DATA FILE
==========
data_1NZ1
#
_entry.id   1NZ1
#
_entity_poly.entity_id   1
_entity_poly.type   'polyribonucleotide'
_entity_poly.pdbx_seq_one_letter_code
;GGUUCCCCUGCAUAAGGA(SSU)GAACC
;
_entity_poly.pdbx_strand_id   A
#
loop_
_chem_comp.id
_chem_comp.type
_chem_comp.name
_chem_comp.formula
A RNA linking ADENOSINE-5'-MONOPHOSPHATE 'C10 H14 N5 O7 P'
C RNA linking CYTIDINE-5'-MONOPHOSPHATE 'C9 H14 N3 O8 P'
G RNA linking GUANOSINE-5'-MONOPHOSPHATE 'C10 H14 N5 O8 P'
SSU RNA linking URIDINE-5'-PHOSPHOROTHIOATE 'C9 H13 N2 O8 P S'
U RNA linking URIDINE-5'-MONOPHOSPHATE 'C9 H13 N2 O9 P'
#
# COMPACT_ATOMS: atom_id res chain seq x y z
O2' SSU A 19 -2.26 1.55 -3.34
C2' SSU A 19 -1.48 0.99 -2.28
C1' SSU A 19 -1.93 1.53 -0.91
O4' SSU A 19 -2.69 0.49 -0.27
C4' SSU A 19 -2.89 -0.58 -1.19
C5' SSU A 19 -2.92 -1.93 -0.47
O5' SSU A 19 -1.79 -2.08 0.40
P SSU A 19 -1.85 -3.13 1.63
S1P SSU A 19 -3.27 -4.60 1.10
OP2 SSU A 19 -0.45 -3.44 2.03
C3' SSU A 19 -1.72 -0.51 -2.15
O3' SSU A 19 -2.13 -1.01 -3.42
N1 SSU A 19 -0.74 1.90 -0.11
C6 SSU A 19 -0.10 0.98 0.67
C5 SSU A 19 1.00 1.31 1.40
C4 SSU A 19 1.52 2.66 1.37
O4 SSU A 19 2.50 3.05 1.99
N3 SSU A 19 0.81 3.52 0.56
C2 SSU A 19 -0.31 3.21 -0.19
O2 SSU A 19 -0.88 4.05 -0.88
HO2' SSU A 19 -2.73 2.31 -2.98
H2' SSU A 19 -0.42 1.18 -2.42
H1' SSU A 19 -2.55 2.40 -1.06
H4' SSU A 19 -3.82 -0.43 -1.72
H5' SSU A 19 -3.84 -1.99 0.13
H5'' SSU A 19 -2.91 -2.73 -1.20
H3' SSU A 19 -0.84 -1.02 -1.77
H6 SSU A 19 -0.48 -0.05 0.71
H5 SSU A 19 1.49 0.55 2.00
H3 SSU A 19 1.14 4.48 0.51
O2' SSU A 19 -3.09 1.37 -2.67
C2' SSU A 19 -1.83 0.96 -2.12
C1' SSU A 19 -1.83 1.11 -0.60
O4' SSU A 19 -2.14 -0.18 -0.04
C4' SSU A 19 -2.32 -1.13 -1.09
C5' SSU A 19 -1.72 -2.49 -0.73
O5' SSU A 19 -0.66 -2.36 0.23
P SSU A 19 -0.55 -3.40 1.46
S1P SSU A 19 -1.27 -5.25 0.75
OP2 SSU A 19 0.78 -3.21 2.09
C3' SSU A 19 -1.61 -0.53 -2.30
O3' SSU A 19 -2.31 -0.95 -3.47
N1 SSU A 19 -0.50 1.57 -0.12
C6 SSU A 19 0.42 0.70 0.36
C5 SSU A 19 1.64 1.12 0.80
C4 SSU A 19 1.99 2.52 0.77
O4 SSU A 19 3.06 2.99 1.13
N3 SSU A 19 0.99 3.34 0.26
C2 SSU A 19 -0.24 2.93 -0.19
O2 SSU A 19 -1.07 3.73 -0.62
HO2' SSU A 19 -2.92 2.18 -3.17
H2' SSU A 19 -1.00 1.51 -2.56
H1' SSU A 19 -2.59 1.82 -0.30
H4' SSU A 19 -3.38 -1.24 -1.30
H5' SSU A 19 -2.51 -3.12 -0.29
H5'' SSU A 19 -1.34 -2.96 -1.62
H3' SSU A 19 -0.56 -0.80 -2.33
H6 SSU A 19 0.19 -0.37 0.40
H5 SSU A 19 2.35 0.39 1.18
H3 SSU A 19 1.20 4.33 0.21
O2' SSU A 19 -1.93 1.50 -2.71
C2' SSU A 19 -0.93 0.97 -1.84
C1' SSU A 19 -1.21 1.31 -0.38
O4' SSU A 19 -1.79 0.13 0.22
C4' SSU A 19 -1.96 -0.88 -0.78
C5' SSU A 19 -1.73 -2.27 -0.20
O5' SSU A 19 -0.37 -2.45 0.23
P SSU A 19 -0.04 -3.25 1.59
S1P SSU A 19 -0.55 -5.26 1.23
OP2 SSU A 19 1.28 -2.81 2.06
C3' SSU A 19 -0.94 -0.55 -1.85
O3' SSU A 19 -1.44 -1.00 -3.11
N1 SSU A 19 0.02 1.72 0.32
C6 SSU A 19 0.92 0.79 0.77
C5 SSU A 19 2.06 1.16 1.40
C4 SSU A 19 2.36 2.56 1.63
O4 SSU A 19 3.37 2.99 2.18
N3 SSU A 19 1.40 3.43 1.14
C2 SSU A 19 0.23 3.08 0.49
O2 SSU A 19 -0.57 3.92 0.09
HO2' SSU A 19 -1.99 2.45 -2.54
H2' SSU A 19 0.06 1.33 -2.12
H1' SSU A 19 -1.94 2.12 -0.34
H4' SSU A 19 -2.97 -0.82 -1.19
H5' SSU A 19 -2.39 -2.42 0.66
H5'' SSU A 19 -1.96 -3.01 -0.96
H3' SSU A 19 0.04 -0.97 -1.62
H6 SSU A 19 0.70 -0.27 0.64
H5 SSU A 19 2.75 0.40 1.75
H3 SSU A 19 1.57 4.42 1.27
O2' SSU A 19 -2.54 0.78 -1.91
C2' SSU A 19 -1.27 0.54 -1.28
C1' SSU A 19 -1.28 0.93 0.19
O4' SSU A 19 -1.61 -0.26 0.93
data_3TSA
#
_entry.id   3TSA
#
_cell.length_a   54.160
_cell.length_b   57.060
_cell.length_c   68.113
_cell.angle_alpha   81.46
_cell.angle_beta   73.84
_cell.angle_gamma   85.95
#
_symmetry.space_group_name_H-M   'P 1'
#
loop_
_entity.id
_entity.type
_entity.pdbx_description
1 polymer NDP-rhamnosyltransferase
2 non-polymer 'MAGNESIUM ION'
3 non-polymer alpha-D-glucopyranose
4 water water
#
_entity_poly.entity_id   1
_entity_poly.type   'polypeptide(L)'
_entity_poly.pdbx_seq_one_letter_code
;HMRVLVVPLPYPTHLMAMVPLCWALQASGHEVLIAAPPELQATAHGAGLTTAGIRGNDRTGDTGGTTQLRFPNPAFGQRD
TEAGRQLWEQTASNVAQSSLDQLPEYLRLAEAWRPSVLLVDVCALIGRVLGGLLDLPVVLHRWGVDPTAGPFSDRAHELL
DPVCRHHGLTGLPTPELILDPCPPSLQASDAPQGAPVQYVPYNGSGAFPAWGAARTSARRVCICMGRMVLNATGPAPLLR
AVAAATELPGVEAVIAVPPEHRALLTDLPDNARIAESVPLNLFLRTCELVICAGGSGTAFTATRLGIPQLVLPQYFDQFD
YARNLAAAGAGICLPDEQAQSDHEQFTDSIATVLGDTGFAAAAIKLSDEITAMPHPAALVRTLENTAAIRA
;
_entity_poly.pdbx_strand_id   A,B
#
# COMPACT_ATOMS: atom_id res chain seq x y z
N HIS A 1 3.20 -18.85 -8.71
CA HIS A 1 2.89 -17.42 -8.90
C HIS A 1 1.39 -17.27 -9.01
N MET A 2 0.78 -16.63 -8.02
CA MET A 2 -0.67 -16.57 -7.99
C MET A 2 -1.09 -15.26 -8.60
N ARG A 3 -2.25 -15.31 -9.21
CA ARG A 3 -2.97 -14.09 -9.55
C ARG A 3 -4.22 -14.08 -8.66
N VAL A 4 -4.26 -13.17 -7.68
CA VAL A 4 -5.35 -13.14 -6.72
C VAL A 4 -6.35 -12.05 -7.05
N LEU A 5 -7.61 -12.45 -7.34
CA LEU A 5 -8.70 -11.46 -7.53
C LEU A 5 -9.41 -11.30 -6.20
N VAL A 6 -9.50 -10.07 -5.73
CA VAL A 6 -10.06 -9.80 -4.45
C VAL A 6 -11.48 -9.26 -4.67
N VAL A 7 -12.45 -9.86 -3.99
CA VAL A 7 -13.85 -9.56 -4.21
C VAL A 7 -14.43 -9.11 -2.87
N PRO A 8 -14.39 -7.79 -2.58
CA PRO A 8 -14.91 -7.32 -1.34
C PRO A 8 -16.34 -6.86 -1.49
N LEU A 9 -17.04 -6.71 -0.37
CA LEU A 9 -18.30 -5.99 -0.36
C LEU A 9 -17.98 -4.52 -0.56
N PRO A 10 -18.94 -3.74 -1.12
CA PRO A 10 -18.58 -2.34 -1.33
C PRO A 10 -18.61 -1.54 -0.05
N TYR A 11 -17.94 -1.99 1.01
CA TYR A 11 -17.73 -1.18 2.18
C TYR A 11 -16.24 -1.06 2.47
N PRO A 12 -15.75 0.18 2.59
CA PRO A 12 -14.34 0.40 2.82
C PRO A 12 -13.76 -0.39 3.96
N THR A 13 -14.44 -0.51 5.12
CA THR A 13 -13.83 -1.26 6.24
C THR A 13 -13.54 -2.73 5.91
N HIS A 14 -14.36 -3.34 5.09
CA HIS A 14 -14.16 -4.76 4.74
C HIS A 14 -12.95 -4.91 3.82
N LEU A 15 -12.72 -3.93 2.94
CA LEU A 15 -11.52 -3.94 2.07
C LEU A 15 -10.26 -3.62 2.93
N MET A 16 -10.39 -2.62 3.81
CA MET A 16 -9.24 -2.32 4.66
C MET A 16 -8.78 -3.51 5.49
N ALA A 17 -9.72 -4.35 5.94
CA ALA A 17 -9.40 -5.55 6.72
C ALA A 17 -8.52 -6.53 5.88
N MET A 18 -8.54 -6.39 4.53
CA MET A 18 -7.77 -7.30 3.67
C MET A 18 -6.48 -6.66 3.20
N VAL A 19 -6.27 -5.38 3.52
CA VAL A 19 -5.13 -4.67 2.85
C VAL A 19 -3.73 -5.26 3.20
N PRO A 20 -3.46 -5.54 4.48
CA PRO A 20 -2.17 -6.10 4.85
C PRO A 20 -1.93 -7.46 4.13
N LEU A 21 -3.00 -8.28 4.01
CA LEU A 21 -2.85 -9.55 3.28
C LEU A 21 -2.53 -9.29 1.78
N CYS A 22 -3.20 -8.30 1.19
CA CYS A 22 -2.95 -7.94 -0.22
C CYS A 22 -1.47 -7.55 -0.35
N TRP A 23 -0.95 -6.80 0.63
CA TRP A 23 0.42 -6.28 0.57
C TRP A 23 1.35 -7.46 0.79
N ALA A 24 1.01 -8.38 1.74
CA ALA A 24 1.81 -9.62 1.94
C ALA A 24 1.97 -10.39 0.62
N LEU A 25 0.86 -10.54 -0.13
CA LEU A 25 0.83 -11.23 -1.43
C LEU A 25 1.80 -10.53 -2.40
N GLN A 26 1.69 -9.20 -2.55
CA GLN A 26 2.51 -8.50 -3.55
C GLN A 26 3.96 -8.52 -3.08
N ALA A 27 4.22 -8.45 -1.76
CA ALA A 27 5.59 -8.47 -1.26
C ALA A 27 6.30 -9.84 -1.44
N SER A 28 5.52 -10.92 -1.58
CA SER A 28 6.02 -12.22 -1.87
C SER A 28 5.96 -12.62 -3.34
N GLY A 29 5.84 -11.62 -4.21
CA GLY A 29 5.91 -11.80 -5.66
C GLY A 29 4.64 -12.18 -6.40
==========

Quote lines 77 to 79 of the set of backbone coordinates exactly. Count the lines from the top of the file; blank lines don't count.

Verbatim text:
H4' SSU A 19 -3.38 -1.24 -1.30
H5' SSU A 19 -2.51 -3.12 -0.29
H5'' SSU A 19 -1.34 -2.96 -1.62